Preferably the rods or wires are formed from heavy gauge metal wires or rods which are welded together into the basket configuration of rack 130 and then coated with a suitable plastic material to protect the rack from rusting and to prevent fragile glass items from resting on or hitting against hard metal. However, it will be understood that the rack may be constructed from other materials. For example, the rack can be molded as a unitary structure from a suitable plastic material such as polypropylene, for example. In that event, the wires or rods would be of a plastic material.
 As shown in isolation in FIG. 5, rack 130 includes vertical members that are particularly constructed for the receipt of both large and small bowls. By way of example, large bowl 168 is received into an elevated position beside smaller bowls 169 and 170 placed at a lower position. Only three bowls are shown for purposes of illustration--it being understood that additional bowls could also be placed onto rack 130. As shown, bowls 168, 169, and 170 are positioned within rack 130 in a vertical (or "on edge") orientation whereby such are supported in part along their rims 172 and 180. This orientation is more efficient than placing bowls in a horizontal position where more space would be required. At the same time, the orientation shown in FIG. 5 allows for water and detergent to be sprayed onto the surfaces of bowls 168, 169, and 170 so that proper cleaning can occur.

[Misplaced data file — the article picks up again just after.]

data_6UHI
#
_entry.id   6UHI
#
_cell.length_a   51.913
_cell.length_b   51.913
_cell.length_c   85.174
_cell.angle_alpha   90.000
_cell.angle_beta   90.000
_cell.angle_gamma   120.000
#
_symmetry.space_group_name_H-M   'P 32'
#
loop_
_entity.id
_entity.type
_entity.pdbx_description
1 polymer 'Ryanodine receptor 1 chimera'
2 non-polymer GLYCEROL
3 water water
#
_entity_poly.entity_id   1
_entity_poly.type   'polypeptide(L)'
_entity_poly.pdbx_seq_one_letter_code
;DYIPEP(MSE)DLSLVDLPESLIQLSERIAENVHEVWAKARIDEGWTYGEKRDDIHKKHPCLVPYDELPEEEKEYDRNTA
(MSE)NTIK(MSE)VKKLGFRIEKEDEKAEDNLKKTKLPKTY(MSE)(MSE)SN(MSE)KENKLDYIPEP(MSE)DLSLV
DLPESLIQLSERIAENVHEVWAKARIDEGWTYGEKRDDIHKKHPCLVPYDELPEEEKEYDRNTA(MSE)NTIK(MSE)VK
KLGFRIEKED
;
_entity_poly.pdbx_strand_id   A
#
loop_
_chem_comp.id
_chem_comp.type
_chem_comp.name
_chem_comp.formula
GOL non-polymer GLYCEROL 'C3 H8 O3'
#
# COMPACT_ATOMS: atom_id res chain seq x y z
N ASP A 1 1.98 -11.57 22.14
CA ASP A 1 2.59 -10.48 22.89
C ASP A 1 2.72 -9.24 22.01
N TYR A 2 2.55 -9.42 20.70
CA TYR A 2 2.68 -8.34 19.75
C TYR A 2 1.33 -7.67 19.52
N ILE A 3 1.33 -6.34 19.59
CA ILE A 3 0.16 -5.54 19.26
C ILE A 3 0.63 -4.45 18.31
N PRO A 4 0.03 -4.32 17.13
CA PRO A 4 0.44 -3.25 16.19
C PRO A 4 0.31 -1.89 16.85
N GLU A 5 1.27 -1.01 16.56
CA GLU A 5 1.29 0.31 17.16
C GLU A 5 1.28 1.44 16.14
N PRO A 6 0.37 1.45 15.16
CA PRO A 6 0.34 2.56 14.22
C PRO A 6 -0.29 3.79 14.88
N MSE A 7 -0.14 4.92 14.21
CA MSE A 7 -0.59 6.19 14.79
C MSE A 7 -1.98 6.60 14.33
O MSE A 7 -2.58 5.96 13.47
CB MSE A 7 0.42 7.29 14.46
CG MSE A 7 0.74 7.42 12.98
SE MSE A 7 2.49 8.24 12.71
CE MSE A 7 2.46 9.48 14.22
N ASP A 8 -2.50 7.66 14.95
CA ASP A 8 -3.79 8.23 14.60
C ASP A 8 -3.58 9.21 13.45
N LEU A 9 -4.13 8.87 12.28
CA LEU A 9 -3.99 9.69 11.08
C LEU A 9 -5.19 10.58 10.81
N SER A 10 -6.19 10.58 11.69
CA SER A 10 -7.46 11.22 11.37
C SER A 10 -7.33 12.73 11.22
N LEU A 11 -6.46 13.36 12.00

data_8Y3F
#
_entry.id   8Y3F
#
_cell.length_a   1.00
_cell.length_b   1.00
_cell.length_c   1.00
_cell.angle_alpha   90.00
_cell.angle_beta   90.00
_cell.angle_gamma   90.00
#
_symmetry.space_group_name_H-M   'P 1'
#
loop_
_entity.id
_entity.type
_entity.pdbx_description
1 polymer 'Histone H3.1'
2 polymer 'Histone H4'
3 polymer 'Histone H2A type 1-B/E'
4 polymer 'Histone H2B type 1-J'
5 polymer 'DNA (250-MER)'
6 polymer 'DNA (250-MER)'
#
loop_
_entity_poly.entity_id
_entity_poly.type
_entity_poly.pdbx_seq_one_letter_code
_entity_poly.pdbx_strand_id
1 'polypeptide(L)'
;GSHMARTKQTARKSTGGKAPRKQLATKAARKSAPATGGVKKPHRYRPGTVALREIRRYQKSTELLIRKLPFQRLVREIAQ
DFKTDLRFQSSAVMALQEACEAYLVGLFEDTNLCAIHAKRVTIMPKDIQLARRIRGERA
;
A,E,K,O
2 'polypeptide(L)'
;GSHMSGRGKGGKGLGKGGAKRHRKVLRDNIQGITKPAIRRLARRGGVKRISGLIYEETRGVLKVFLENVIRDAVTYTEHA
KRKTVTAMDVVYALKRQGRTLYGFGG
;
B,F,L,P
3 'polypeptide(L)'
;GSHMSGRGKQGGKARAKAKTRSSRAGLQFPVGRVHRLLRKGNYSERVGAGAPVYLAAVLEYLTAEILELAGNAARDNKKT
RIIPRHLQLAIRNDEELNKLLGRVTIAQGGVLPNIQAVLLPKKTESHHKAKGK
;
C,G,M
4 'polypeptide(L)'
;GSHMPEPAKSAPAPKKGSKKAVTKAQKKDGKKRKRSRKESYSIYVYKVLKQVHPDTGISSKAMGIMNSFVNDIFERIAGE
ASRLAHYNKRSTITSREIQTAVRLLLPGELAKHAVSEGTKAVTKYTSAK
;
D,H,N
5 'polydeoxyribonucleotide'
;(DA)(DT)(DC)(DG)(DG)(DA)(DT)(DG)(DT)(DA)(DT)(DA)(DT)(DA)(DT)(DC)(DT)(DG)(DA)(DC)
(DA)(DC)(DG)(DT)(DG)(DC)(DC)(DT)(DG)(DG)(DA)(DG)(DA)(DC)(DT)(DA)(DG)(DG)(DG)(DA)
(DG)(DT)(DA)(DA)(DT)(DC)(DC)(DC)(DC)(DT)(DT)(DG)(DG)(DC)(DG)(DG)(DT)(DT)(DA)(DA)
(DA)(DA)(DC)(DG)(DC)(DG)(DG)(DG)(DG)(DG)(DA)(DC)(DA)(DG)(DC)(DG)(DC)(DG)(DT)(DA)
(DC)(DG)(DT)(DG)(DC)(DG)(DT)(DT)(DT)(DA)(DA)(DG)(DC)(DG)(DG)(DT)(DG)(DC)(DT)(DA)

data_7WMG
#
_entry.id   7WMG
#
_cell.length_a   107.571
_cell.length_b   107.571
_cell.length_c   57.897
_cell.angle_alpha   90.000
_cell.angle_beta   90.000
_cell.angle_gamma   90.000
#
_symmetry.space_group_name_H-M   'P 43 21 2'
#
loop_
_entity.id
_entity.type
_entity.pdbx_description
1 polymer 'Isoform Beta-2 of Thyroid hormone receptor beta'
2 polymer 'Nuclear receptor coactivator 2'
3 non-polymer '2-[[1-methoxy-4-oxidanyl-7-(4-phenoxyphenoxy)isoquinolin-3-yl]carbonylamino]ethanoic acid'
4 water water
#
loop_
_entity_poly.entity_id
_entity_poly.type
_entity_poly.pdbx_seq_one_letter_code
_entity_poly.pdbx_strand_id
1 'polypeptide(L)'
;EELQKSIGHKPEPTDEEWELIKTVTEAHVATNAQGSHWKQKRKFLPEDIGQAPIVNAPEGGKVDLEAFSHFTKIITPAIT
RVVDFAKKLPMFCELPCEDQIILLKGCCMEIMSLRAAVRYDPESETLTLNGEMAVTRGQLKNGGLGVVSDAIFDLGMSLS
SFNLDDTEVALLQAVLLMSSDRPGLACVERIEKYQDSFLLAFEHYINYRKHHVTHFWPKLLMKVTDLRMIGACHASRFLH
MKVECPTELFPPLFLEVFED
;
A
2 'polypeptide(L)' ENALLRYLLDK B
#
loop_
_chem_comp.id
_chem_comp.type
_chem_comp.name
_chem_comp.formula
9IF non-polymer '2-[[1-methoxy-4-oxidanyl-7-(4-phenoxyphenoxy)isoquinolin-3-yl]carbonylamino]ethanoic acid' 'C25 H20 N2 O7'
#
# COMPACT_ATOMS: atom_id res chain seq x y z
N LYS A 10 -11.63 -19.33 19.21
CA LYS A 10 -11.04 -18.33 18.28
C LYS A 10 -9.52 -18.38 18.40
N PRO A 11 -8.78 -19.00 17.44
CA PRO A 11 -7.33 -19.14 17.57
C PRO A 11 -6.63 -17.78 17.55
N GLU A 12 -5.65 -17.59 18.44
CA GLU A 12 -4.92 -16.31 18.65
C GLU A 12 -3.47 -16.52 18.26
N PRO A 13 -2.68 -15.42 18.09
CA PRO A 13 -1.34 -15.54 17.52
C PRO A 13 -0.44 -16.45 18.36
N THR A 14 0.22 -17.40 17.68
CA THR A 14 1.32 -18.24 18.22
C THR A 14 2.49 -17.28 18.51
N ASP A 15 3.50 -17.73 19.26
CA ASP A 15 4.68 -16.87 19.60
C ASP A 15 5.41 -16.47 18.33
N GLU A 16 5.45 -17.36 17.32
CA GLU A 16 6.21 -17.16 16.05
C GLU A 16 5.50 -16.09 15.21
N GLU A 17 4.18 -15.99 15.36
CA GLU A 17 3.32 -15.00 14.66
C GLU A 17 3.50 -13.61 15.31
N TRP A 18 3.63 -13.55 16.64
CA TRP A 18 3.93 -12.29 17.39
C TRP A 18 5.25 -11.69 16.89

Continuing with FIGS. 3-5, rack 130 includes a plurality of elongated base members 150 that extend along the horizontal direction H in a parallel, spaced apart relationship between the front 176 and back 178 (FIG. 5) of rack 130. The amount of spacing L1 between members 150 can be determined by e.g., the size of the bowls for which cleaning with dishwasher 100 is anticipated. Base members 150 form part of the horizontal bottom 131 of rack 130.